Are We Misusing The Chat?
It’s easy to blame the users for a software or an application. We developers can easily say users are using the apps wrong. But the truth is, applications, either in business or for personal use, encourage specific behaviors. Software development companies treat an application as a product of design with a specific outcome in mind. But most of the time, we use tools as they were NOT intended to be, and follow the patterns suggested by the design.
Take a look at chat tools like MS Communicator, Campfire, Hipchat, and even Skype. Nowadays, most businesses use these chat tools to communicate. However, the method and manner in which they choose to communicate has a major influence on how we work and how we feel about the work. Nowadays, we see chat as a form of stress and not as a tool anymore.
As a tool, group chat is good for:
1. Tossing an idea back and forth between a few people. The keyword there is “few”. Toss in a few words, give a few ideas to get the picture, to a few people, in order to get a few feedback. That’s it. Move on. Return to work.
2. Red alerts. Guys, the server is down! Guys, I need your help! Chat is a quick way to get immediate attention and give critical announcement in real time. The keyword there is “critical”. It means it’s urgent AND it’s important.
3. Having fun. Fun at work is as important because it provides balance. Chat really works well with fun. It develops a work culture — inside jokes, the use of emoji, goofing around with sounds, and meme generators — something that defines any organization. Chat becomes a virtual water cooler type of conversation to break the monotony of work.
4. A sense of belonging especially for people who work remotely. Having a chat room where someone can just say good morning, let people know I’m out for lunch, and generally just feel part of a group is a powerful antidote to loneliness.
However, group chat can be a source of stress when:
1. It brings mental exhaustion. Following group chat all day feels is like attending an all-day meeting with no agenda. Constant conversation, constant chatter, no start, no end. Everyone can decide not to pay attention, but that leads to a fear of missing out (FOMO).
2. It brings a negative sense of ASAP. ASAP literally means “as soon as possible”. However, ASAP equates to “Now!” these days because of group chat. The real-time communication that a chat brings has changed the true meaning of ASAP to “Now!” But it turns out, very few things require immediate attention.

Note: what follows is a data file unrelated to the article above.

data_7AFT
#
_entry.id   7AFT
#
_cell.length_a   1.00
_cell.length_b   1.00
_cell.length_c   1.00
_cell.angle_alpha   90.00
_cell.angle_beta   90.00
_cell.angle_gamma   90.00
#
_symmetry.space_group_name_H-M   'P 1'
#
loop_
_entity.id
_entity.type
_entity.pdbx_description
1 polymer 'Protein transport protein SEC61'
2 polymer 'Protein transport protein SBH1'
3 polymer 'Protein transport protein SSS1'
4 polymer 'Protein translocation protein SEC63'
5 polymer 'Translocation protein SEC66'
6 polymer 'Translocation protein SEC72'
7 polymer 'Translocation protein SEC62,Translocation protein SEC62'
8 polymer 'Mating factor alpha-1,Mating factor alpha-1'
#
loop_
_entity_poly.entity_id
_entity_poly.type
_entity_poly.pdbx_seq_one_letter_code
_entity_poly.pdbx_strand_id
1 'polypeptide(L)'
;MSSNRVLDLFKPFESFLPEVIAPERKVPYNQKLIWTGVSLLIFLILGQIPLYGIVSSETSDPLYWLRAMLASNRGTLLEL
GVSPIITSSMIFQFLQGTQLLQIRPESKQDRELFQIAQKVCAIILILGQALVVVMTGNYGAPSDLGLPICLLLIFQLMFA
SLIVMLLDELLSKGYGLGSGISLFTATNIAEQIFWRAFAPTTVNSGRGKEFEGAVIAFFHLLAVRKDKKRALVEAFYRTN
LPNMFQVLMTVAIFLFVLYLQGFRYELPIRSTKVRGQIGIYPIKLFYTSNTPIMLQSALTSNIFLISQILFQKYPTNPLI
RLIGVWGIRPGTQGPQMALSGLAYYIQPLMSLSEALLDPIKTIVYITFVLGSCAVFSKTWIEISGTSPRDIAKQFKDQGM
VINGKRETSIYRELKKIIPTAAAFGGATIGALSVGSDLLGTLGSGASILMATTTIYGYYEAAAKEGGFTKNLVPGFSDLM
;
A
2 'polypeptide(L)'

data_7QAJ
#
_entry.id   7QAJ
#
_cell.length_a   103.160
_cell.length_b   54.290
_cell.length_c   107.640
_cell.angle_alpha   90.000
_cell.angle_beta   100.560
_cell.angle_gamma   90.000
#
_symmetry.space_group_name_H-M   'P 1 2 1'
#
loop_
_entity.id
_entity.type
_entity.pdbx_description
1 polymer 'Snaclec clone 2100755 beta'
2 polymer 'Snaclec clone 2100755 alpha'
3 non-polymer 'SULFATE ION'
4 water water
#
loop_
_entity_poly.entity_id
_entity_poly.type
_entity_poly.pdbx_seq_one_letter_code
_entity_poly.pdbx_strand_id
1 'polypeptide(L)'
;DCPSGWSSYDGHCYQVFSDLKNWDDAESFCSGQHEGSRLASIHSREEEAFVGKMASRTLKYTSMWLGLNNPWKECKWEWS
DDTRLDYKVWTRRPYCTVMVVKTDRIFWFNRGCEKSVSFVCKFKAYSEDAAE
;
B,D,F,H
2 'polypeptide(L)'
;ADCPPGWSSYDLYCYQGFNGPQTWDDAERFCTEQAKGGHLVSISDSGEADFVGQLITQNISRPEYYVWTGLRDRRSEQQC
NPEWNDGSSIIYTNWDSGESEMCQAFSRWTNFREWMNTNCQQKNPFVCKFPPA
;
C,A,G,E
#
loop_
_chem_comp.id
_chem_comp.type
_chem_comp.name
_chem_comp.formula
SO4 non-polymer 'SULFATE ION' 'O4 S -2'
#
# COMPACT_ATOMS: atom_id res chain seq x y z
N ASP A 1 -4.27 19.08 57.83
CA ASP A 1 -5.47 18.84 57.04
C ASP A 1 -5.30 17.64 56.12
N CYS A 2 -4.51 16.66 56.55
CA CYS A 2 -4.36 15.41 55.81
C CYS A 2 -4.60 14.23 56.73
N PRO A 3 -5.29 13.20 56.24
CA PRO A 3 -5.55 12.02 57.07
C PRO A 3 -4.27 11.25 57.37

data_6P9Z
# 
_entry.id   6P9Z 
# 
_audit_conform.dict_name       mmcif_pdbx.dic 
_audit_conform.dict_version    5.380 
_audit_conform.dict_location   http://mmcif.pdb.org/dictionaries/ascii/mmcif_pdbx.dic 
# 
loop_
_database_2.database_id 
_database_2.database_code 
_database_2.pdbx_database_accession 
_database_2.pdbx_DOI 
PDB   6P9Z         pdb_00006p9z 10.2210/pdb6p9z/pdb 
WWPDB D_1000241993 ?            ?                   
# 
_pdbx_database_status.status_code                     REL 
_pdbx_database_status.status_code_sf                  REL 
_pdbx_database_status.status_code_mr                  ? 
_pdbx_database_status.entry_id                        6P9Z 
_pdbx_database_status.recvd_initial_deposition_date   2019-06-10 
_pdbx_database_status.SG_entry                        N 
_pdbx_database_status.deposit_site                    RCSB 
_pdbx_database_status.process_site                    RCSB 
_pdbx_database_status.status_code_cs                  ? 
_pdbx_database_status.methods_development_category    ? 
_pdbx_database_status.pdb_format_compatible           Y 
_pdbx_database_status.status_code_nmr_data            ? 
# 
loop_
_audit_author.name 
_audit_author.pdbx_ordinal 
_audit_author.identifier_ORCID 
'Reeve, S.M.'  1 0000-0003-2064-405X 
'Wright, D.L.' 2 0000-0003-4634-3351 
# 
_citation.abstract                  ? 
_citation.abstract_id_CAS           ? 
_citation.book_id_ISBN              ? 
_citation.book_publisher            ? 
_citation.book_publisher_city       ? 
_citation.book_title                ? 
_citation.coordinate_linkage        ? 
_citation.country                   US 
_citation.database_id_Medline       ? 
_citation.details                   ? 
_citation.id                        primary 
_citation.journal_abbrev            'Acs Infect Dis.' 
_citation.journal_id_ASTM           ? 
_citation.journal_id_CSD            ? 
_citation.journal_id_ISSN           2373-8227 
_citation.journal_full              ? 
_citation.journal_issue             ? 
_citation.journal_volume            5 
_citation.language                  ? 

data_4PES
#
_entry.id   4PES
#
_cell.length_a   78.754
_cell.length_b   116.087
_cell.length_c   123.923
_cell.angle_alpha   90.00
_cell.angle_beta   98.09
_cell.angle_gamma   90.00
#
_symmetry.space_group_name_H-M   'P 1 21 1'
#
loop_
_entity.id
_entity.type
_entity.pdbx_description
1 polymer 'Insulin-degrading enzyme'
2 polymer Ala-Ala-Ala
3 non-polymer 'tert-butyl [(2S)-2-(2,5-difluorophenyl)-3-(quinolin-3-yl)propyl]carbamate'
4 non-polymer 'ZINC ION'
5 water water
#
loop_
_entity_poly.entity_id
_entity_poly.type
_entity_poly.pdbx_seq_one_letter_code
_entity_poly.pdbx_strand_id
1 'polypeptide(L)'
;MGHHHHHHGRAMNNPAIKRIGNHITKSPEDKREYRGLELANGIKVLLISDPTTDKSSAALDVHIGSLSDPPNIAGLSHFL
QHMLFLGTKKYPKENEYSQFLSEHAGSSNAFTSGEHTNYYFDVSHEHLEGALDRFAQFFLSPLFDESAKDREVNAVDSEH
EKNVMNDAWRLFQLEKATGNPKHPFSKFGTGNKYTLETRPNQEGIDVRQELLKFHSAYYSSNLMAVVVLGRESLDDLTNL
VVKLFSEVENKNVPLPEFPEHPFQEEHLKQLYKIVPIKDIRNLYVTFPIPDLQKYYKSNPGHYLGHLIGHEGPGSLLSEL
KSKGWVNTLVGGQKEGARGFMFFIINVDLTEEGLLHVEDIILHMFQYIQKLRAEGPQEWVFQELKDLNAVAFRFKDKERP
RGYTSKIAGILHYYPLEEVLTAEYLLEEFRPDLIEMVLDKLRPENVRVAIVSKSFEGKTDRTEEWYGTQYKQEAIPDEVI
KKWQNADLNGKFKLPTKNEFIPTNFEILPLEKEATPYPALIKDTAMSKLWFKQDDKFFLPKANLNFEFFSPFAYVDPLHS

3. People fear of missing out or not having a say. If we’re not paying attention, or if we’re away for quite some time when something comes up on chat, then the tendency is to feel that we lost track of the conversation. So our immediate reaction will say something to catch up. Hey, what’s that all about? Eventually, this encourages us to watch chat conversations the whole day to see if something comes up so that we could say something and feel that we belong.
4. Chat reminds us that we’re behind. Group chat often causes “return anxiety” — a feeling of dread when we’re away for a while and we return to a pile of unread lines. Are we supposed to read each one? If we don’t, we might miss something important, you know. So we read up, scroll, or skip out at our own risk and try to piece together talks about other things we haven’t read yet. And just when we’re caught up, we’re already behind again. It’s like we’re working two jobs — the work we’re supposed to do, and the work of catching up on what we missed that probably didn’t matter (but we won’t realize until we read back).
5. It becomes the basis of our presence. Many chat platforms put a little green dot next to people telling everyone that we are online or available. That’s called presence. However, it could get worse than we might expect. It has paved way to professional pressure to stay logged into the chat room. It’s almost saying “if you aren’t green, you aren’t at work”. Quitting chat suggests we aren’t part of the group. And that pressure forces us to keep a chat room open all day. Which forces us to absorb the blows of all-day distractions while we’re trying to actually get the work done we’re supposed to be doing.
There are many other things to add about this topic but that could come some other time. Another “ping” is heard and it could be the boss talking.
How do you feel about this topic? Let us know by writing a comment below.